Res judicata & co-defendants By Adv. R.S. Agrawal

A Supreme Court division bench consisting of Justice N.V. Ramana and Justice Mohan M. Shantana gender, while affirming the judgment of the Madras High Court, on October 23, 2018, re-iterated in the verdict of the case – Govindammal (Dead) By LRs. and Others v. Vaidiyanatyhan and Others, the factors for applying the principles of res judicata between co-defendants. For that, these 4 conditions must be satisfied namely;

(1) there must be a conflict of interest between the defendants concerned;

(2) it must be necessary to decide the conflict in order to give the reliefs which the plaintiff claims;

(3) the question between the defendants must have been finally decided; and

(4) the co-defendants were necessary or proper parties in the former suit.

To reach the conclusion, the Supreme Court relied upon its earlier judgments of the cases – Syed Mohd. Saadat Ali Khan v. Mirza Wiquar Ali Beg- AIR 1943 PC 115; Shashibhushan Prasad Mishra v. Babuji Rai, AIR 1970 SC 809 and Iftikhar Ahmed v. Syed Meharban Ali, (1974) 2 SCC 151.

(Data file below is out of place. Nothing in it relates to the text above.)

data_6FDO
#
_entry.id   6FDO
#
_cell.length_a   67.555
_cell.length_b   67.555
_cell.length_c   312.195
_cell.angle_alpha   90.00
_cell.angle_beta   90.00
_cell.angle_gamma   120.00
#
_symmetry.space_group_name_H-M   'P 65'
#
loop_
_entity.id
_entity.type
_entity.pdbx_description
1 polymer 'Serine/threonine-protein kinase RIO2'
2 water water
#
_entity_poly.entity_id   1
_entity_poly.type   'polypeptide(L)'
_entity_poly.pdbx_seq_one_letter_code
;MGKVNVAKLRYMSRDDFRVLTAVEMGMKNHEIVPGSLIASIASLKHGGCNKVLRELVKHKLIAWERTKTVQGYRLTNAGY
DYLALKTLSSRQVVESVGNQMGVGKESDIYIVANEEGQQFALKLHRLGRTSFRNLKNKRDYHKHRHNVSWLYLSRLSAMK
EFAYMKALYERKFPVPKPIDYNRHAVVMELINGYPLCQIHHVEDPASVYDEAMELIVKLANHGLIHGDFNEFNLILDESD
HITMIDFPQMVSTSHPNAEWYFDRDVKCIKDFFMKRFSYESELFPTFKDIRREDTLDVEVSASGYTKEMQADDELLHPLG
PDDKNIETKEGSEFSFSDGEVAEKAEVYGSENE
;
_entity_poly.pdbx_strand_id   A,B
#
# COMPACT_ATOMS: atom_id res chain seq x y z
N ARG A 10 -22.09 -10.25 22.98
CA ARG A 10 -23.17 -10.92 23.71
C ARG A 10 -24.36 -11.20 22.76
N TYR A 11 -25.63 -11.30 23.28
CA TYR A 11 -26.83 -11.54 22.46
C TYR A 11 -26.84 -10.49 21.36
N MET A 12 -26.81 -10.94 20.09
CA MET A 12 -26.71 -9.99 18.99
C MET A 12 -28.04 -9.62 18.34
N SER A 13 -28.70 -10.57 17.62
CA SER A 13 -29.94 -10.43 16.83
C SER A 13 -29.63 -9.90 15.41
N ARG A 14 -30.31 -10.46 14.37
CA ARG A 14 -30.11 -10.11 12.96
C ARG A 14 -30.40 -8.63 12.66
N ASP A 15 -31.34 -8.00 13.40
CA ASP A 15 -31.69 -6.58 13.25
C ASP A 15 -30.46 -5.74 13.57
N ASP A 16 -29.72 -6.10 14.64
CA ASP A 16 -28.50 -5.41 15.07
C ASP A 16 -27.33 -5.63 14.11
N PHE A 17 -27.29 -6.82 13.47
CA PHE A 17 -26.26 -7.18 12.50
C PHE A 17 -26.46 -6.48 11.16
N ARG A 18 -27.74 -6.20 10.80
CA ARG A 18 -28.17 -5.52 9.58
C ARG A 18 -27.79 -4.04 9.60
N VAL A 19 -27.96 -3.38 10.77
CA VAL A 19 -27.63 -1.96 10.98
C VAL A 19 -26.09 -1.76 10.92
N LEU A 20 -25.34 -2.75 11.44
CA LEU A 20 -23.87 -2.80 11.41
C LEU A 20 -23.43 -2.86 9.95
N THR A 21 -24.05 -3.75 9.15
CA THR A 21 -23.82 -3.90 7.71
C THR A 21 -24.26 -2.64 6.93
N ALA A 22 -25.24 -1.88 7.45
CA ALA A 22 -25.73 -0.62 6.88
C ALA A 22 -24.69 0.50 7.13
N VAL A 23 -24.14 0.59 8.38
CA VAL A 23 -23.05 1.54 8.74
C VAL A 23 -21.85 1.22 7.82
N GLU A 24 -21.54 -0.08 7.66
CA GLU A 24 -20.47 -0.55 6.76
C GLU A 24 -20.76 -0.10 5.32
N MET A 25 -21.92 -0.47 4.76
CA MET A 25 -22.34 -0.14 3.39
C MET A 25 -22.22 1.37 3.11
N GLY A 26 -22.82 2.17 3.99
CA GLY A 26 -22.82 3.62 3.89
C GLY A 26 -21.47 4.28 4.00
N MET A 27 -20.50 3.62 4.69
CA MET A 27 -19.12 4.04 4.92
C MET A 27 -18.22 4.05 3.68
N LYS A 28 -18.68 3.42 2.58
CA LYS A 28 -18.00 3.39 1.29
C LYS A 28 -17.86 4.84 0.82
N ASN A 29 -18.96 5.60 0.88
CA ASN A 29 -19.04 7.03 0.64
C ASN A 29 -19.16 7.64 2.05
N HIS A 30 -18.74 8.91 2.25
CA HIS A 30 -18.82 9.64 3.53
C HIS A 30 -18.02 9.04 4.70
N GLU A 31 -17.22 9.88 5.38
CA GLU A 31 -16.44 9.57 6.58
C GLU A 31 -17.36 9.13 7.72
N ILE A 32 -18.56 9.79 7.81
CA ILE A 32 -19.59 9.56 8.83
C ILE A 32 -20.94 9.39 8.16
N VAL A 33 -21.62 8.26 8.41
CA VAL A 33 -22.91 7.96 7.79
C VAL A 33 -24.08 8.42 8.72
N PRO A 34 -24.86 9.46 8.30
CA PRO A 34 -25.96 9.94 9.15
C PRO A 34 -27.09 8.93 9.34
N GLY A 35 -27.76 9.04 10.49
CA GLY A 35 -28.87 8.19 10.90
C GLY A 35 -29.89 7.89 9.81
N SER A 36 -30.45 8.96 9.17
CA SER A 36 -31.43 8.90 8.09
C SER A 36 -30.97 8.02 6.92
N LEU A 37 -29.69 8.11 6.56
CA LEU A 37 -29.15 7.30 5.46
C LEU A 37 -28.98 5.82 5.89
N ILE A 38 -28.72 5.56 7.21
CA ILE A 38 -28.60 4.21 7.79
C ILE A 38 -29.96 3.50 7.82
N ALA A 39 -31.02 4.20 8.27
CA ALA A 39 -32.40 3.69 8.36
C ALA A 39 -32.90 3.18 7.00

The suit, in this case, was filed by the respondents herein, seeking a declaration that ‘A schedule property ( as described in the plaint) belongs to them or in the alternative for partition of half share in ‘B schedule’ property ( as described in the plaint) of which ‘A’ schedule is a part.

According to the plaintiffs (respondents herein), the properties originally belonged to two brothers Pazanivelu and Chokalingam. Pazanivelu had two sons Narayanaswamy and Manickam. Narayanaswamy had a son named Gnanasambandam. The plaintiffs are the grandsons of Narayanaswamy being the sons of Gnanasambandam.